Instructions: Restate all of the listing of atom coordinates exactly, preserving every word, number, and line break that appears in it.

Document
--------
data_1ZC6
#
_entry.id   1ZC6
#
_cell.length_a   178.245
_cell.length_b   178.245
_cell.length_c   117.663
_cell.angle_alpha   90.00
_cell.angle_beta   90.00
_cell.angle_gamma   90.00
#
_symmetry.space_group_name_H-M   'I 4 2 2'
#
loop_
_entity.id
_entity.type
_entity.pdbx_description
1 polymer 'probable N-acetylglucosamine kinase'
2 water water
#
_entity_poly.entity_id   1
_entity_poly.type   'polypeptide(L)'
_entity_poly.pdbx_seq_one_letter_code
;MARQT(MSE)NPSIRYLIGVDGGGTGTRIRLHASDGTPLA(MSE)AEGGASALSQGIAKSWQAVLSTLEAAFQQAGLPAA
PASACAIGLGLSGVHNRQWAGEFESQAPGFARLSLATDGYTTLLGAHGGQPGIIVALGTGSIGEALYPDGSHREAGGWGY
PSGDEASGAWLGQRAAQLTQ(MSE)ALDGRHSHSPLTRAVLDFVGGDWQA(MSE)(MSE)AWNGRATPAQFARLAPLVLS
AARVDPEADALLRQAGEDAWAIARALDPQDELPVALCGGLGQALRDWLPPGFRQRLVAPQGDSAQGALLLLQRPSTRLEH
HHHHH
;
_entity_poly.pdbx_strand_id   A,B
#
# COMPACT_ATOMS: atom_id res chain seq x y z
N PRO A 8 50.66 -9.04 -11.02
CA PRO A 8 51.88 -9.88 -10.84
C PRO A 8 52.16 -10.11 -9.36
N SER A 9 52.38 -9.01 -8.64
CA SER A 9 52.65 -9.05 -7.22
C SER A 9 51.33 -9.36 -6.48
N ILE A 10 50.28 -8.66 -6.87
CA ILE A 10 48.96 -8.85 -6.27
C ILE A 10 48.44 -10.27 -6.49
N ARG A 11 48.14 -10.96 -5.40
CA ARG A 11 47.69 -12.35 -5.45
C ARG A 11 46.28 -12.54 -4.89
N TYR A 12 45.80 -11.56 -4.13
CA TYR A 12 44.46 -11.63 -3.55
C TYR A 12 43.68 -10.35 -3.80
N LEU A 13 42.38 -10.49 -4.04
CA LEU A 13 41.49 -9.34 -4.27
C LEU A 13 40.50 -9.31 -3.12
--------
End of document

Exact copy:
data_1ZC6
#
_entry.id   1ZC6
#
_cell.length_a   178.245
_cell.length_b   178.245
_cell.length_c   117.663
_cell.angle_alpha   90.00
_cell.angle_beta   90.00
_cell.angle_gamma   90.00
#
_symmetry.space_group_name_H-M   'I 4 2 2'
#
loop_
_entity.id
_entity.type
_entity.pdbx_description
1 polymer 'probable N-acetylglucosamine kinase'
2 water water
#
_entity_poly.entity_id   1
_entity_poly.type   'polypeptide(L)'
_entity_poly.pdbx_seq_one_letter_code
;MARQT(MSE)NPSIRYLIGVDGGGTGTRIRLHASDGTPLA(MSE)AEGGASALSQGIAKSWQAVLSTLEAAFQQAGLPAA
PASACAIGLGLSGVHNRQWAGEFESQAPGFARLSLATDGYTTLLGAHGGQPGIIVALGTGSIGEALYPDGSHREAGGWGY
PSGDEASGAWLGQRAAQLTQ(MSE)ALDGRHSHSPLTRAVLDFVGGDWQA(MSE)(MSE)AWNGRATPAQFARLAPLVLS
AARVDPEADALLRQAGEDAWAIARALDPQDELPVALCGGLGQALRDWLPPGFRQRLVAPQGDSAQGALLLLQRPSTRLEH
HHHHH
;
_entity_poly.pdbx_strand_id   A,B
#
# COMPACT_ATOMS: atom_id res chain seq x y z
N PRO A 8 50.66 -9.04 -11.02
CA PRO A 8 51.88 -9.88 -10.84
C PRO A 8 52.16 -10.11 -9.36
N SER A 9 52.38 -9.01 -8.64
CA SER A 9 52.65 -9.05 -7.22
C SER A 9 51.33 -9.36 -6.48
N ILE A 10 50.28 -8.66 -6.87
CA ILE A 10 48.96 -8.85 -6.27
C ILE A 10 48.44 -10.27 -6.49
N ARG A 11 48.14 -10.96 -5.40
CA ARG A 11 47.69 -12.35 -5.45
C ARG A 11 46.28 -12.54 -4.89
N TYR A 12 45.80 -11.56 -4.13
CA TYR A 12 44.46 -11.63 -3.55
C TYR A 12 43.68 -10.35 -3.80
N LEU A 13 42.38 -10.49 -4.04
CA LEU A 13 41.49 -9.34 -4.27
C LEU A 13 40.50 -9.31 -3.12